We are in a heady time of the Jewish calendar. While you are reading this piece near the end of Av, I wrote it during the three weeks of mourning culminating in Tisha B’Av. This solemn period recalls the destruction of both the First and the Second Temples which were both destroyed on the ninth of Av in 423 BCE and 70 CE, respectively. The destruction of the Temples, and the subsequent exiling of the Jewish people, resulted in the dispersal known as the Jewish Diaspora. On Tisha B’Av we read Eichah (The Book of Lamentations). Eichah is not a text that celebrates diaspora but, rather, it laments exile and grieves the loss of Zion. Observant Jews mark Tisha B’Av with customs associated with a day of mourning.
The result of both this ancient exile and the accumulation of contemporary exiles is the experience or condition of diaspora and, despite Tisha B’Av’s emphasis on solemnity, diaspora is complex and can be experienced across a spectrum ranging from the positive to the negative. Diaspora based on choice, dreams of economic prosperity, or wanderlust is experienced very differently from an exile and subsequent diaspora precipitated by reasons such as war, genocide, political instability, mortal danger, or oppression.
Jews have lived in diaspora communities for countless generations and in every corner of this vast planet. My favourite cookbook, Clarissa Hyman’s The Jewish Kitchen: Recipes and Stories from Around the World, pairs recipes with stories of the communities from which they have been sourced. The recipes and stories read like mini-essays on diaspora and syncretic living, revealing how communities have thrived in new environments by adapting local recipes to comply with Jewish dietary laws or by adapting traditional family recipes so that they correspond to local ingredients and cultural mores. For example, Eastern European Jews arriving in Cuba after 1920 found they shared the local fondness for eating soup every day, but they had to learn how to make gefilte fish from snapper or grouper. Hyman accompanies the recipes with stories describing how the Jewish community of Bukhara is at least 2,500 years old; how the Jews of northern circumpolar Norway must decide for themselves when Shabbat begins and ends; and how Jewish-Indian food reflects the coexistence of the ancient Bene Israel with Mizrahi Jews originally from Iraq. The book overflows with Peter Cassidy’s mouth-watering photographs of such dishes as pumpkin and sage risotto from the Venetian ghetto, Tunisian brik and msoki, chicken masala, Persian jewelled rice, and hazelnut rugelach.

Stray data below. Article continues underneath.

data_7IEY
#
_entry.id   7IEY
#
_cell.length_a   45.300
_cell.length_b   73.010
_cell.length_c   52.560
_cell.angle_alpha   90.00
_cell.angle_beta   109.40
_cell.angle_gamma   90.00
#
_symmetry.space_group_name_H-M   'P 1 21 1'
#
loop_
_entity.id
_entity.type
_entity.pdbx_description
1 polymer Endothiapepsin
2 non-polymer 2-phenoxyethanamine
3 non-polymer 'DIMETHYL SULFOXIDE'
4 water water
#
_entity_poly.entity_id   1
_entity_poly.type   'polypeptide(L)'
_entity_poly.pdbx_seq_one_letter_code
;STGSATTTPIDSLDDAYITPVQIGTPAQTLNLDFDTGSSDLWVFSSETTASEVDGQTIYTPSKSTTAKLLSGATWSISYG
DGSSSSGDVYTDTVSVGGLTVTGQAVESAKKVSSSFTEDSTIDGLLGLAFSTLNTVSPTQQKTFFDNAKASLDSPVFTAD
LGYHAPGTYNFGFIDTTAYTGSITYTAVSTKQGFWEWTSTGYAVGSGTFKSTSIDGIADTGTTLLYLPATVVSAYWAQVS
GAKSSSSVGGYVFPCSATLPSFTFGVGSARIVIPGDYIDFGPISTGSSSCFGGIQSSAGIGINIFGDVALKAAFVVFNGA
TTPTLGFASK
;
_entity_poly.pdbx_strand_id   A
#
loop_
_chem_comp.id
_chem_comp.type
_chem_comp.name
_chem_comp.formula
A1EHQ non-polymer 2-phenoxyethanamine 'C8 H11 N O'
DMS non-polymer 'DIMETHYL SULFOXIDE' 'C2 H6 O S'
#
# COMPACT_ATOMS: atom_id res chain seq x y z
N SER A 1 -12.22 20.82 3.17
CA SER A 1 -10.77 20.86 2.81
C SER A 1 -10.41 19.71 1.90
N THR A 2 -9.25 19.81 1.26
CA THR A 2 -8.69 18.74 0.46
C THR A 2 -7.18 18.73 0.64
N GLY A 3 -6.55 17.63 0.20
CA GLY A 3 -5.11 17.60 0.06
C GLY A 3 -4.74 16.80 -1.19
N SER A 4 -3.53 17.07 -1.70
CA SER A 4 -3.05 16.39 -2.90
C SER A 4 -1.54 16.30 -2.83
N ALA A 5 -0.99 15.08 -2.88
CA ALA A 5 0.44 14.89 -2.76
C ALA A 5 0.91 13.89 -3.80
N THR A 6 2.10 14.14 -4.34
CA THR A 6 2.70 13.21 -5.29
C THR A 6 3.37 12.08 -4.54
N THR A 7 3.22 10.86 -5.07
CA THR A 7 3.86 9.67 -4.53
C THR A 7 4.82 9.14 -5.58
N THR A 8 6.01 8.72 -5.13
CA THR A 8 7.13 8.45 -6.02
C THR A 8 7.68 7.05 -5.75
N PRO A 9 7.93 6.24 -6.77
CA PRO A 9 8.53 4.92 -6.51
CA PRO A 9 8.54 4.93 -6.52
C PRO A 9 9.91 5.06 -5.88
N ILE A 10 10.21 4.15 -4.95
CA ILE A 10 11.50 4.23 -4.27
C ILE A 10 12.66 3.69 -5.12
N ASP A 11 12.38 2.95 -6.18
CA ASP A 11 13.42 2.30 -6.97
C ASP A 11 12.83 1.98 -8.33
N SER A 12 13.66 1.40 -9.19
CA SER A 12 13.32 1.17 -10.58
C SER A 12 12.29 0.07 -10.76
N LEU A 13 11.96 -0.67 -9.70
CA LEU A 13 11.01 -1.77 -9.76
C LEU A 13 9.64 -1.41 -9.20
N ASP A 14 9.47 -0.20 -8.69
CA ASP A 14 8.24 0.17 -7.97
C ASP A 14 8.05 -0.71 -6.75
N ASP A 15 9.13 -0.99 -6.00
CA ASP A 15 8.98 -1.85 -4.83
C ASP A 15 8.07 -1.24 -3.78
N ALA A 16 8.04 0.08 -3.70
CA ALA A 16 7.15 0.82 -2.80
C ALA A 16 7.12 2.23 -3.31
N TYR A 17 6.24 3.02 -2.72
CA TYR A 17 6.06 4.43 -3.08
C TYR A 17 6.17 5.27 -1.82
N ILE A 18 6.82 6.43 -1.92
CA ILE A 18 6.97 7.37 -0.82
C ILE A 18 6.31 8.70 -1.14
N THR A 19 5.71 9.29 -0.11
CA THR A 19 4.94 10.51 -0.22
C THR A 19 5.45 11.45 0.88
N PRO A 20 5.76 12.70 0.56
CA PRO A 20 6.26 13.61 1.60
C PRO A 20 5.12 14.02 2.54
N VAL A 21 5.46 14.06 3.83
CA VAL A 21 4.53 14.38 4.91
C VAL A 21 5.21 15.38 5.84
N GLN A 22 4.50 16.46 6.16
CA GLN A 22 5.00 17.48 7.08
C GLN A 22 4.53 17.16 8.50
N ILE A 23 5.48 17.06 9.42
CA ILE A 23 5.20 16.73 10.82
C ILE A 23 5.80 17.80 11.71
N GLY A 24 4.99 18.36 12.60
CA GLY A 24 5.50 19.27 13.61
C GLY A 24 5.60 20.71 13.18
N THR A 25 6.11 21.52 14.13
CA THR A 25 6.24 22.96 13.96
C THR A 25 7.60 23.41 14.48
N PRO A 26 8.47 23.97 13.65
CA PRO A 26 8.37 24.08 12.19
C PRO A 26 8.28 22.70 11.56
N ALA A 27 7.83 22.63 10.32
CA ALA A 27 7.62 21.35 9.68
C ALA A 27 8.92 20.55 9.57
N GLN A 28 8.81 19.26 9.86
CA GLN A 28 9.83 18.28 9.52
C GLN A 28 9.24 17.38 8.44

When your family is particularly culturally and racially mixed up, adaptations and combinations can take on carnivalesque energy as they jostle together – usually benevolently, but sometimes discordantly – on the same table. My Dutch-Jewish relatives lived on the island of Java for several generations and brought back a taste for Indonesian nasi goreng which, in Holland and Canada, their descendants still make with chicken instead of shrimp. I make charoset with dates and figs to honour our Sephardi links, and, at Chanukah, I sprinkle white sugar on latkes for my “zaidye,” David Shentow z”l, who each year would swear up and down this was how his Polish family ate latkes in Belgium before the war.
The experience of diaspora can thus enrich our Jewish lives. And, yet, like many aspects of our tradition, there is a duality, a paradox, a twinning. Tisha B’Av reminds us that with diaspora there is grief, unbearable homesickness, and the struggle to rebuild a life. Both the celebration and the heartbreak of Diaspora are legitimate. Adapting your safta’s kibbe recipe for Canadian spices is one way of moving forward even as you simultaneously reach one hand towards the past. It is a kind of honouring, a kind of active witnessing. Likewise there is a rhythm in how Tisha B’Av, the month of Av, prepares us for Tishrei. There is a balance in how the lamentations and contemplation of Av, and indeed the dirges of the book of Eichah, reach a crescendo that mirrors the emphasis on turning, hashkiveinu, of the High Holy Days.
Mindful of the privilege we share in experiencing our diaspora(s) in a country as rich and as peaceful as Canada, and on land that is a homeland to the indigenous peoples, I invite us in this season to be equally grateful for the myriad homelands and customs that connect us across time and space to our ancestors, to those who continue to live in the places now lost to us, and to each other here where we have landed.